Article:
Sunrise – December 30, 2012

December 30, 2012 – Read the Word on Worship

What Does Not Get You to Heaven? from Sunrise Community Church on Vimeo.

Who rules over your life? Is it God or money? Jesus is calling this rich young man to join a community of believers who will take care of others material needs. And the challenge given to this man should be a warning to all of us who live in a materialistic culture that possessions, even when they are few, can be a hazard. Wealth possesses many dangers because so many people crave it. No Christian is immune to its seductive lure. Covetousness is a virus which takes residence in the soul and then slowly begins its work of destruction. Once the anesthetic of self-gratification is applied to our heart, the call for self-sacrifice deadens into numbness the things of eternity.
Join us this Sunday as we continue our study on the Gospel of Mark chapter 10 verses 13 to 31 and we look at “What Doesn’t Get You to Heaven?”


Word On Worship – December 30, 2012 Download / Print

Mark 10:23-25
And Jesus, looking around, said to His disciples, “How hard it will be for those who are wealthy to enter the kingdom of God!” The disciples were amazed at His words. But Jesus answered again and said to them, “Children, how hard it is to enter the kingdom of God! It is easier for a camel to go through the eye of a needle than for a rich man to enter the kingdom of God.”

It is easy for many in our culture to dismiss the command by Jesus to sell all we own and give it away as a statement of hyperbole because it appears so unreasonable. The central point of the passage is not Jesus denouncing the having of possessions, but rather one’s ultimate loyalty. Jesus did not insist Zacchaeus sell all of his goods and give them to the poor before He would agree to eat in his home. Zaccheaus voluntarily offers to give half of his possessions and restore fourfold whatever he gained from his treachery. Very few are willing to divest themselves of whatever provides them security in this life to enter a new life under God’s rule.

Who rules over your life? Is it God or money? Jesus is calling this rich young man to join a community of believers who will take care of others’ material needs. And the challenge given to this man should be a warning to all of us who live in a materialistic culture that possessions, even when they are few, can be a hazard. Wealth possesses many dangers because so many people crave it. No Christian is immune to its seductive lure. Covetousness is a virus that takes residence in the soul and then slowly begins its work of destruction. Once the anesthetic of self-gratification is applied to our heart, the call for self-sacrifice deadens into numbness the things of eternity.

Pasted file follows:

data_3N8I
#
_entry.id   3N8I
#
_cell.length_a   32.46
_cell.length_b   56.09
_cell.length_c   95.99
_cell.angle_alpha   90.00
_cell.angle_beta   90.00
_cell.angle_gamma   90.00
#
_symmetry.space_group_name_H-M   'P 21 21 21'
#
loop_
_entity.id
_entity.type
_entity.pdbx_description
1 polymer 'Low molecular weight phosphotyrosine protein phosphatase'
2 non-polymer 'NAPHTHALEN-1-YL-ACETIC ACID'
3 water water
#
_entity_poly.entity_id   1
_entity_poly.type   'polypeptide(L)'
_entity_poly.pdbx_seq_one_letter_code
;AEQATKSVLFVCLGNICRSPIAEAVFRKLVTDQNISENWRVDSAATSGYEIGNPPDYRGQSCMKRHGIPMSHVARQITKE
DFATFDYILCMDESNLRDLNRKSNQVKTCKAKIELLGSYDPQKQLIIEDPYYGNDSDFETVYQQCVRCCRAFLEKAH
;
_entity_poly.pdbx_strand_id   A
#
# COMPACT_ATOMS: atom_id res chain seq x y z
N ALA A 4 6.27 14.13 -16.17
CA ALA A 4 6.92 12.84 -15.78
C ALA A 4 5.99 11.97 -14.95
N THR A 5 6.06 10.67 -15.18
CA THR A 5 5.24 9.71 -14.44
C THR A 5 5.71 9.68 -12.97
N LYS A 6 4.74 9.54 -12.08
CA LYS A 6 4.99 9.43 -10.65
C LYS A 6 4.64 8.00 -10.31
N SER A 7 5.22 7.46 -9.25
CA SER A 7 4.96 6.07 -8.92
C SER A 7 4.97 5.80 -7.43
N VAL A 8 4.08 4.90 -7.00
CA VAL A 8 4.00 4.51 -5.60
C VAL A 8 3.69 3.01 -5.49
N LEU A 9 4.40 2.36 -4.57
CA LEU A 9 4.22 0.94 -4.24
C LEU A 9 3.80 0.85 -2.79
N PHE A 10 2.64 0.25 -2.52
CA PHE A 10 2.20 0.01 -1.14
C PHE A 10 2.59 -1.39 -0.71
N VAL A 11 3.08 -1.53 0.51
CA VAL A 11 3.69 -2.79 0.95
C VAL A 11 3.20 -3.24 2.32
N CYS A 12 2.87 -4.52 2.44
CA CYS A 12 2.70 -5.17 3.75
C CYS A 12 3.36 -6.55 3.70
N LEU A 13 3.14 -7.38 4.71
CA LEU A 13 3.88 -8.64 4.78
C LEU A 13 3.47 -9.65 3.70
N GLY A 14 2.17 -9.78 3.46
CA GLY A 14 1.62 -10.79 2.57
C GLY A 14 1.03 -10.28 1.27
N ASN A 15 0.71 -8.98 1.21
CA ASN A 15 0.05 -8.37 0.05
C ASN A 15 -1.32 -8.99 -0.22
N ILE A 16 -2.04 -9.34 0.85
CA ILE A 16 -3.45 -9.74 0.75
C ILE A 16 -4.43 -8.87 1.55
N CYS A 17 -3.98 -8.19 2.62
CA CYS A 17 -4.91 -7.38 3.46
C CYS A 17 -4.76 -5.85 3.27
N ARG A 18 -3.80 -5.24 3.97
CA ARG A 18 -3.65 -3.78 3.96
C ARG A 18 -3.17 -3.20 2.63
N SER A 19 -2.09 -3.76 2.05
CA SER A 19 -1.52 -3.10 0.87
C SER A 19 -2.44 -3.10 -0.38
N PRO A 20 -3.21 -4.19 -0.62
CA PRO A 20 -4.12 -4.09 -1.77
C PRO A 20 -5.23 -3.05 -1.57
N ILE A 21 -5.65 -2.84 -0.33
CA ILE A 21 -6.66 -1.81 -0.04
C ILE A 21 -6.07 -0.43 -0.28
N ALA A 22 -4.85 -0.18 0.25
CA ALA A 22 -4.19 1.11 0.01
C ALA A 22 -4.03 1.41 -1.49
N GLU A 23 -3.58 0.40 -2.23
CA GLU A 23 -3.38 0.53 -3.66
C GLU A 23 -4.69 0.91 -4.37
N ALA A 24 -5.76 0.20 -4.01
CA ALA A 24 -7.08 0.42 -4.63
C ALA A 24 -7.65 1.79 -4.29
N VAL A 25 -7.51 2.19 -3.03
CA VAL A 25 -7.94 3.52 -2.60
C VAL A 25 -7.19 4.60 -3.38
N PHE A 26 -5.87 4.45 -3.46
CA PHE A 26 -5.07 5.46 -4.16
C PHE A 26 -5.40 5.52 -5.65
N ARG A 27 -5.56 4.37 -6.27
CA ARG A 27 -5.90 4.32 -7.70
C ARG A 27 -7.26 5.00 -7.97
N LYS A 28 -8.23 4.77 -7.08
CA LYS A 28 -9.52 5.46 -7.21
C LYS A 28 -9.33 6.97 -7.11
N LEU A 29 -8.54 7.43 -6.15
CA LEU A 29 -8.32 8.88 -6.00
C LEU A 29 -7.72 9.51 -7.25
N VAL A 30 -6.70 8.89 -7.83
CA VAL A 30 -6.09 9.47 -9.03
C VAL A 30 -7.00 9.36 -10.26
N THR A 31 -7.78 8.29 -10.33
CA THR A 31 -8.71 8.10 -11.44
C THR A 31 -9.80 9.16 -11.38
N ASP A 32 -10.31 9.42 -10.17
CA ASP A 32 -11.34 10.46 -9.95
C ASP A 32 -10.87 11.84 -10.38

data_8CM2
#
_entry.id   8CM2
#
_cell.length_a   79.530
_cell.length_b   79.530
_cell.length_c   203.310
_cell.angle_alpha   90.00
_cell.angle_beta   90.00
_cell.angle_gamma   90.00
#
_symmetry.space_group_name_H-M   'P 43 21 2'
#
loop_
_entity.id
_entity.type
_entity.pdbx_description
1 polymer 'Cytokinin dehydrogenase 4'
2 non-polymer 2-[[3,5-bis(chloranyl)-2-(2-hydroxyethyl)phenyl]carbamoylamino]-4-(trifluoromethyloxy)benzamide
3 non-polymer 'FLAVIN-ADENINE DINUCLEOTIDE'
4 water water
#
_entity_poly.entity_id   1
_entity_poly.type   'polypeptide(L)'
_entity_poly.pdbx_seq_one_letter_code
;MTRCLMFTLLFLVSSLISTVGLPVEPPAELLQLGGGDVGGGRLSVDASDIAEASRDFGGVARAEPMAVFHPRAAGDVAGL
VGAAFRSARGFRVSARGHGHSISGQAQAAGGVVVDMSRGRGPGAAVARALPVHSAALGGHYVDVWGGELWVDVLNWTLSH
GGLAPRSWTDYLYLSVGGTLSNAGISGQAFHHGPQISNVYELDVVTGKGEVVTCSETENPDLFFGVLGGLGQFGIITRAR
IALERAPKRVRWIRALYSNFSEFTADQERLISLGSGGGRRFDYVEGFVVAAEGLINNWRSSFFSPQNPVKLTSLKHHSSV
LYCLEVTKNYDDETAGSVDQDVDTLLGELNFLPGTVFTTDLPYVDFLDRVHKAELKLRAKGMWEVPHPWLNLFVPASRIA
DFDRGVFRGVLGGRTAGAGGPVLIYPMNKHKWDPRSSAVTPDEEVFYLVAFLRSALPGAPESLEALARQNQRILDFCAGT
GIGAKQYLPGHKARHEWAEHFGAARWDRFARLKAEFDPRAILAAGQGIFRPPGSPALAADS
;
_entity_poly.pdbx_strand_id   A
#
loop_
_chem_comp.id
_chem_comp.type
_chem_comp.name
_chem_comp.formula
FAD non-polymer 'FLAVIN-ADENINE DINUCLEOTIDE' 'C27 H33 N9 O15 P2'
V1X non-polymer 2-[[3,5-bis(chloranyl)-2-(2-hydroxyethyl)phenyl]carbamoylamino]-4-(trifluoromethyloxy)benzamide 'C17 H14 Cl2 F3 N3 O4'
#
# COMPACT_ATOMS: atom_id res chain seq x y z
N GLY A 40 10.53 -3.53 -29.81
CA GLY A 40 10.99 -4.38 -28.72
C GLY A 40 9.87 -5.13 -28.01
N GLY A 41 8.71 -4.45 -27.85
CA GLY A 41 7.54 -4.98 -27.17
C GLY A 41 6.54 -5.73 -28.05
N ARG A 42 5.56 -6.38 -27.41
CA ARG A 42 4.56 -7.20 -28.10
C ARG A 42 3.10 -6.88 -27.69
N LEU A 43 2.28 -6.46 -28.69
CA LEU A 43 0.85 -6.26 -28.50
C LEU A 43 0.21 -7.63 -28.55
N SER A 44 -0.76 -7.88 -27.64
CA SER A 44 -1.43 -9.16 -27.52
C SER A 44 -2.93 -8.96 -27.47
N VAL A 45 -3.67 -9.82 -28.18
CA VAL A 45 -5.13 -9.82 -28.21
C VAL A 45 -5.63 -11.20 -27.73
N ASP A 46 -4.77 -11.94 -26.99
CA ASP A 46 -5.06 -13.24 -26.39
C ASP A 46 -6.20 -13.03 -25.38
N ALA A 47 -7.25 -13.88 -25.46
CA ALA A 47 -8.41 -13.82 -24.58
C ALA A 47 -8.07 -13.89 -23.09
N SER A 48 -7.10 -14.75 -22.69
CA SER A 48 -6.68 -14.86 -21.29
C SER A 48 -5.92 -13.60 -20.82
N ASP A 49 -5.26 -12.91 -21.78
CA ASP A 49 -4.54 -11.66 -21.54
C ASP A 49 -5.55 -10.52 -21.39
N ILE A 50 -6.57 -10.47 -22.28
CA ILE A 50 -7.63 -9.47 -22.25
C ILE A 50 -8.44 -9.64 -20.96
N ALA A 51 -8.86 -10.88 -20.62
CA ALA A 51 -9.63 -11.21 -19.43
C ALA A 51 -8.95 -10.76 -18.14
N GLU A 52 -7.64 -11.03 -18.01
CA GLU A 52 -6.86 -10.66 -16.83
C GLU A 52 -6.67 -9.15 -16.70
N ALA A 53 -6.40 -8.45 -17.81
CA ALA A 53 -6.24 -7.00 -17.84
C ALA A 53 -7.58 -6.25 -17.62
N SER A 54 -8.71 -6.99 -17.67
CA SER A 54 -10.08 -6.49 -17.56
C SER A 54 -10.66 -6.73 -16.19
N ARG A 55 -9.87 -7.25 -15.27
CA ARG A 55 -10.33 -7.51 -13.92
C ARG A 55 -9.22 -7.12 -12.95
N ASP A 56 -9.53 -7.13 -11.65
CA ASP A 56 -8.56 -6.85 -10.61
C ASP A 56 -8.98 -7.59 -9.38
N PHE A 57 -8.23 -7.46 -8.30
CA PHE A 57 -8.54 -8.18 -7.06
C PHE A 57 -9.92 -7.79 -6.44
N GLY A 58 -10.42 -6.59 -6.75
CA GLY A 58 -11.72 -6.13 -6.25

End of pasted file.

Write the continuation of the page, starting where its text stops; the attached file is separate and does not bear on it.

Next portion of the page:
Jesus told the man he lacked one thing, yet in human terms he lacked for nothing. He had plenty to live on, but nothing to live for (a sad truth of our culture today). Money brings us many things, but neither holiness nor eternal life. Yet for all the rich young ruler had, the emptiness became a gnawing hunger. What must I do to have life beyond this life? Yet when confronted by Jesus with the invitation to sell all and follow Him, he counted possessions dearer than the hope of eternal life with God and a meaningful life on earth.

Possessions can easily deceive us into thinking that they offer security and the abundant life. Having money leads us to the false conclusion that anything can be had for a price – even salvation when it is given to the right charity. We must sound the alarm to our generation about the dangers of committing ourselves to possessions and share with those who are looking for eternal life to look to Jesus Christ alone. Eternal life will only be found by people who are willing to lose their lives and their possessions for the sake of Jesus and the gospel.